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Thursday, November 28, 2013

Profile In Courage

This story is confirmed in Elmer Bendiner's book, The Fall of Fortresses: A Personal Account of One of the Most Daring - and Deadly - Air Battles of the Second World War (Putnam, 1980: ISBN 0-399-12372-5), p. 30. [After the war, he became a journalist and writer.]

Elmer Bendiner was a navigator in a B-17 during WW II. He tells  this story of a World War II bombing run over Kassel , Germany , and the unexpected result of a direct hit on their  gas tanks.

"Our  B-17, the Tondelayo, was barraged by flak from Nazi antiaircraft guns. That was not unusual, but on this particular occasion our gas tanks were hit. Later, as I  reflected on the miracle of a 20 millimeter shell piercing the fuel tank without touching off an explosion, our pilot, Bohn Fawkes, told me it was not quite that simple.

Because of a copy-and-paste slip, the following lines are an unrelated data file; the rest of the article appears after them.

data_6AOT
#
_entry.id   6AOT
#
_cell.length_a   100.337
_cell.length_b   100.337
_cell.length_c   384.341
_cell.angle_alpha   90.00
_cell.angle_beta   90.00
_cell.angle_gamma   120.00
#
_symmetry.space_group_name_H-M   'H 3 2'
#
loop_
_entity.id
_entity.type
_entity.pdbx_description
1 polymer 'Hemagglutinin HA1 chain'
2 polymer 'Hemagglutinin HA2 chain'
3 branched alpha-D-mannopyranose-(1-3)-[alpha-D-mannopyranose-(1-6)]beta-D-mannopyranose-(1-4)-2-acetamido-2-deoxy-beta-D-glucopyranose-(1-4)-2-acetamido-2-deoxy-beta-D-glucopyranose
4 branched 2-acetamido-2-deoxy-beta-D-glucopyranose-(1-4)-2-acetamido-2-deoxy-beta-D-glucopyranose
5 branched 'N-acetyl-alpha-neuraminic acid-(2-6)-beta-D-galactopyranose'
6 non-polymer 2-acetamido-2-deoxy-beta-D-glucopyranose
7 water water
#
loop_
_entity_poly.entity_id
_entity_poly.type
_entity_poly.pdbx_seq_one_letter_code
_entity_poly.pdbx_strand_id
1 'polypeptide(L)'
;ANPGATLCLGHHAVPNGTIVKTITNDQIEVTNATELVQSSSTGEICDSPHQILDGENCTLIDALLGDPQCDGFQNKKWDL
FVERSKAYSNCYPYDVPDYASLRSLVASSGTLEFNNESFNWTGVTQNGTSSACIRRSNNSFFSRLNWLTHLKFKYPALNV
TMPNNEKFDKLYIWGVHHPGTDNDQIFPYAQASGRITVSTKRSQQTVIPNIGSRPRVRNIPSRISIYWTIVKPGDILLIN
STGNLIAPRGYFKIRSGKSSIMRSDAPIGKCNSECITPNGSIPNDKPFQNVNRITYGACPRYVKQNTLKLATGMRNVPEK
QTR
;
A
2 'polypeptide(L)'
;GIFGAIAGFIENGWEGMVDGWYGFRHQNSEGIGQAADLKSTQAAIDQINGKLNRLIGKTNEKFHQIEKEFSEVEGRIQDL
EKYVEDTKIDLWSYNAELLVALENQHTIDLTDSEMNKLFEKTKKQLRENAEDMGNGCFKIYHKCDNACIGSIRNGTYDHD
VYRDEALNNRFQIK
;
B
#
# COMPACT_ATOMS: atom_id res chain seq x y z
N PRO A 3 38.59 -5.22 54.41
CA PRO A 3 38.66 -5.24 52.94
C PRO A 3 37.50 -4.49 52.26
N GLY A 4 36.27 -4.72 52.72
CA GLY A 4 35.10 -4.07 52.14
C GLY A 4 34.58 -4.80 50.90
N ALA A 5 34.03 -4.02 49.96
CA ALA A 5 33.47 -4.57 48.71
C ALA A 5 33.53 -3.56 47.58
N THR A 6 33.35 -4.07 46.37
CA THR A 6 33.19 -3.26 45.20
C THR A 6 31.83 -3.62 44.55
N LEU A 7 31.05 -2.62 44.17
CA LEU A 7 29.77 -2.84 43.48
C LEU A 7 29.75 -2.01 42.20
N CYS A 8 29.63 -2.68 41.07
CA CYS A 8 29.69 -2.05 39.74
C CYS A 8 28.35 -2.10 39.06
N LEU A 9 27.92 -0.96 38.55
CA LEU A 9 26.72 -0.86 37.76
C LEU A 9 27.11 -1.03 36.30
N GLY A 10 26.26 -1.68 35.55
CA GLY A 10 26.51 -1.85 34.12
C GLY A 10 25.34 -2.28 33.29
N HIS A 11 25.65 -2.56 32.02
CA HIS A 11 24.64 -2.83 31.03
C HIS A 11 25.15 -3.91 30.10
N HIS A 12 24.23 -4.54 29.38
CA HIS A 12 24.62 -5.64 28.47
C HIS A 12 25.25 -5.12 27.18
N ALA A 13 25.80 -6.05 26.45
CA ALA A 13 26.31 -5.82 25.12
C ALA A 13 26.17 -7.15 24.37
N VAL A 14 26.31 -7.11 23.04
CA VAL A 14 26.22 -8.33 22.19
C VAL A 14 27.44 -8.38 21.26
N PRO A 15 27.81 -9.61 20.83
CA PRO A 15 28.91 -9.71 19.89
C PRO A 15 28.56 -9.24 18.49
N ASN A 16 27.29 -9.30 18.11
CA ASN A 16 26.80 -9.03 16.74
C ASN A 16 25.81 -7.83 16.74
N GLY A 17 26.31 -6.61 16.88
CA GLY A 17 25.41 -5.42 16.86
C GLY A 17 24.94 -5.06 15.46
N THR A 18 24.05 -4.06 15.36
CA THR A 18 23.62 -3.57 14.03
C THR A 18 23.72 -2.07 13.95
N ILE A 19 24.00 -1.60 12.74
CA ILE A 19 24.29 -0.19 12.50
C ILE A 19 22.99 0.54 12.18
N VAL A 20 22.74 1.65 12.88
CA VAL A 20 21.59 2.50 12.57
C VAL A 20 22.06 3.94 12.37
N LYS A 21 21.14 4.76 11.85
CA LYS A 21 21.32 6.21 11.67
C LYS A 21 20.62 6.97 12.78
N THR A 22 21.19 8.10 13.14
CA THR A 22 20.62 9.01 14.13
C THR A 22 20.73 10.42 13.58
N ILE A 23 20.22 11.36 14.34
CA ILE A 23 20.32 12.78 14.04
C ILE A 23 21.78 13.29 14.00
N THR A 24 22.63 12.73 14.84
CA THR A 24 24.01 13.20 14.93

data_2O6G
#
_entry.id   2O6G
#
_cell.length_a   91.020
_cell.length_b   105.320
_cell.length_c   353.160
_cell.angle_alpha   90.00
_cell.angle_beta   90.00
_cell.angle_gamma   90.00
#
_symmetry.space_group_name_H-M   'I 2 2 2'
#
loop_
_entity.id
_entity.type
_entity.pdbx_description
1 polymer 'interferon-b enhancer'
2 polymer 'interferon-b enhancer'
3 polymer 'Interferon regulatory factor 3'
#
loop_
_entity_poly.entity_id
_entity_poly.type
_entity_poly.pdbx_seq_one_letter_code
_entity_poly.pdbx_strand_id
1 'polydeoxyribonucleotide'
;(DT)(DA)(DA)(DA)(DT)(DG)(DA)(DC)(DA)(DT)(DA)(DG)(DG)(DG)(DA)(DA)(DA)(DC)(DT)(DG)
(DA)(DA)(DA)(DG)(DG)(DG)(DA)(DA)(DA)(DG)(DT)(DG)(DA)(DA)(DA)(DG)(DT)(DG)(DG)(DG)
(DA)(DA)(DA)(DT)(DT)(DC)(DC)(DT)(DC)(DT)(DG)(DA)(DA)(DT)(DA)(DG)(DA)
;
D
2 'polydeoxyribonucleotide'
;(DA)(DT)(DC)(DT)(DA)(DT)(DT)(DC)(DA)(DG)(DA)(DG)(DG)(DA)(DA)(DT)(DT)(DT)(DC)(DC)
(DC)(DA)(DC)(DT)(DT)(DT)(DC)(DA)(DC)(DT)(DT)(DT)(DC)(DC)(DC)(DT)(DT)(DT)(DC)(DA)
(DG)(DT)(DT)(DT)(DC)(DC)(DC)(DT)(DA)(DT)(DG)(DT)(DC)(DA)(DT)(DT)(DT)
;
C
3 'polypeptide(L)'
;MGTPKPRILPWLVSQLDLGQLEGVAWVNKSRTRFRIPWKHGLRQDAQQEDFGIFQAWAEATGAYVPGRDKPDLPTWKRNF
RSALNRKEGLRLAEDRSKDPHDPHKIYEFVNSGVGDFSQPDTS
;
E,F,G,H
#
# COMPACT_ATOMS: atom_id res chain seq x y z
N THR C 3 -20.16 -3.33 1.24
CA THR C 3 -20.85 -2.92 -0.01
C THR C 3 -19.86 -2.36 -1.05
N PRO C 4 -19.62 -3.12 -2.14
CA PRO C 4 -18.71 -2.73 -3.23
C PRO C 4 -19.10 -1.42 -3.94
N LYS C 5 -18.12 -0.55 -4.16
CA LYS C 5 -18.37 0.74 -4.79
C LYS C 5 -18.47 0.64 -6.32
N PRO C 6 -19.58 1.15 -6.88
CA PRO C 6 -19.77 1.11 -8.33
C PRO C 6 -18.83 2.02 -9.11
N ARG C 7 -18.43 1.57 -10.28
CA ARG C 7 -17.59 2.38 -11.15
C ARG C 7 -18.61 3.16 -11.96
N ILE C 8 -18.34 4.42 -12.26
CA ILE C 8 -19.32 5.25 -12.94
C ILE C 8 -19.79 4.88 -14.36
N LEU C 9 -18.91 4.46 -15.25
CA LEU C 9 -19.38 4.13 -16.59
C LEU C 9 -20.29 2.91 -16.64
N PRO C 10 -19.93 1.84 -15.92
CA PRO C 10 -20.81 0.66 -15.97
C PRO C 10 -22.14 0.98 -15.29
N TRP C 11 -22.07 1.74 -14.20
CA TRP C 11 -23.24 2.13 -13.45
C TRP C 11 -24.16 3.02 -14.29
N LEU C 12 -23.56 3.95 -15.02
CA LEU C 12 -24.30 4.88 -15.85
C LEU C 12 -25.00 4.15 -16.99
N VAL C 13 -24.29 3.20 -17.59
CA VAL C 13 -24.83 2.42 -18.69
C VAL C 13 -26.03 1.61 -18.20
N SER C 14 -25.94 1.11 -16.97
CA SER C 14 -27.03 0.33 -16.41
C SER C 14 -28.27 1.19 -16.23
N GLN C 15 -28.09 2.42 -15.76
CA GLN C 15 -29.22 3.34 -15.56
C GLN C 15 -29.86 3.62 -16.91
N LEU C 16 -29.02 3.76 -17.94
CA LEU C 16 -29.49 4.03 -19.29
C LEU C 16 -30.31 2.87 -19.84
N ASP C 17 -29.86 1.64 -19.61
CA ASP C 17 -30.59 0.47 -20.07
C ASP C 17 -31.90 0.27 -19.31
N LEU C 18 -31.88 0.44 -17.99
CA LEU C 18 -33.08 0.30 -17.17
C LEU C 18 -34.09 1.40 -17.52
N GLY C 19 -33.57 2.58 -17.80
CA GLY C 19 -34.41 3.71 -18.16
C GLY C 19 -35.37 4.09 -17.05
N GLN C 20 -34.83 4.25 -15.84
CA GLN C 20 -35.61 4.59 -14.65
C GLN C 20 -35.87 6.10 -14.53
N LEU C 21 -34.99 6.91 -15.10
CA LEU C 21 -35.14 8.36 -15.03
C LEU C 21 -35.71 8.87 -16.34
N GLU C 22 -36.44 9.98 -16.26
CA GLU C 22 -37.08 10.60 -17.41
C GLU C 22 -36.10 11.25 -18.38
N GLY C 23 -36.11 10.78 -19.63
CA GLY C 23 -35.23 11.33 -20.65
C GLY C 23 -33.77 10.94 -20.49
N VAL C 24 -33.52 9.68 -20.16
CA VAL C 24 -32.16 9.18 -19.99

"On the morning following the raid, Bohn had gone down to ask our crew chief for that shell as a souvenir of unbelievable luck. The crew chief told Bohn that not just one shell but 11 had been found in the gas tanks. 11 unexploded shells where only one was sufficient to blast us out of the sky. It was as if the sea had been parted for us. A near-miracle, I thought. Even after 35 years, so awesome an event leaves me shaken, especially after I heard the rest of the story from Bohn.

"He was told that the shells had been sent to the armorers to be defused. The armorers told him that Intelligence had picked them up. They could not say why at the time, but Bohn eventually sought out the answer.

"Apparently when the armorers opened each of those shells, they found no explosive charge. They were as clean as a whistle and just as harmless. Empty? Not all of them! One contained a
 carefully rolled piece of paper. On it was a scrawl in Czech. The Intelligence people scoured our base for a man who could read Czech. Eventually they found one to decipher the note. It set us marveling. Translated, the note read:  "This is all we can do for you now........."

"Using Jewish slave labor is never a good idea." 

Monday, November 04, 2013

The Sisyphus Defense

People v. Sisyphus